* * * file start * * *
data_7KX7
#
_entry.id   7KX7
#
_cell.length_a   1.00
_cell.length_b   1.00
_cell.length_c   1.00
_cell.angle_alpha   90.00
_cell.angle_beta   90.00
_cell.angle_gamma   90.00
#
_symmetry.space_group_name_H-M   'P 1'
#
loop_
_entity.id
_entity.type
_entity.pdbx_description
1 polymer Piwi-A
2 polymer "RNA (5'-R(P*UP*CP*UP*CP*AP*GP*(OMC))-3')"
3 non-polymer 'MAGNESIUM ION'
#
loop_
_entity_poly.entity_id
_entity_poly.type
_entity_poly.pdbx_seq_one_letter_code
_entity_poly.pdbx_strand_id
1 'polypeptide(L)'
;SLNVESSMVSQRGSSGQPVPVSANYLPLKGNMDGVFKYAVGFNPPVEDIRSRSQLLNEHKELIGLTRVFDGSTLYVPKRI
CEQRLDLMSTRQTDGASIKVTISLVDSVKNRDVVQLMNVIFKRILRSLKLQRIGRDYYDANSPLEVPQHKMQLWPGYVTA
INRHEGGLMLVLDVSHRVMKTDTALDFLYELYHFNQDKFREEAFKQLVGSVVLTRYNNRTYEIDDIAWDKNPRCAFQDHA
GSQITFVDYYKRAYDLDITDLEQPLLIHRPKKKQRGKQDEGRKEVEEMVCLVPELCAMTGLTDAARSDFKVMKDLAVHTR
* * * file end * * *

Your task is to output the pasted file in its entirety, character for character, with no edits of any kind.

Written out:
data_7KX7
#
_entry.id   7KX7
#
_cell.length_a   1.00
_cell.length_b   1.00
_cell.length_c   1.00
_cell.angle_alpha   90.00
_cell.angle_beta   90.00
_cell.angle_gamma   90.00
#
_symmetry.space_group_name_H-M   'P 1'
#
loop_
_entity.id
_entity.type
_entity.pdbx_description
1 polymer Piwi-A
2 polymer "RNA (5'-R(P*UP*CP*UP*CP*AP*GP*(OMC))-3')"
3 non-polymer 'MAGNESIUM ION'
#
loop_
_entity_poly.entity_id
_entity_poly.type
_entity_poly.pdbx_seq_one_letter_code
_entity_poly.pdbx_strand_id
1 'polypeptide(L)'
;SLNVESSMVSQRGSSGQPVPVSANYLPLKGNMDGVFKYAVGFNPPVEDIRSRSQLLNEHKELIGLTRVFDGSTLYVPKRI
CEQRLDLMSTRQTDGASIKVTISLVDSVKNRDVVQLMNVIFKRILRSLKLQRIGRDYYDANSPLEVPQHKMQLWPGYVTA
INRHEGGLMLVLDVSHRVMKTDTALDFLYELYHFNQDKFREEAFKQLVGSVVLTRYNNRTYEIDDIAWDKNPRCAFQDHA
GSQITFVDYYKRAYDLDITDLEQPLLIHRPKKKQRGKQDEGRKEVEEMVCLVPELCAMTGLTDAARSDFKVMKDLAVHTR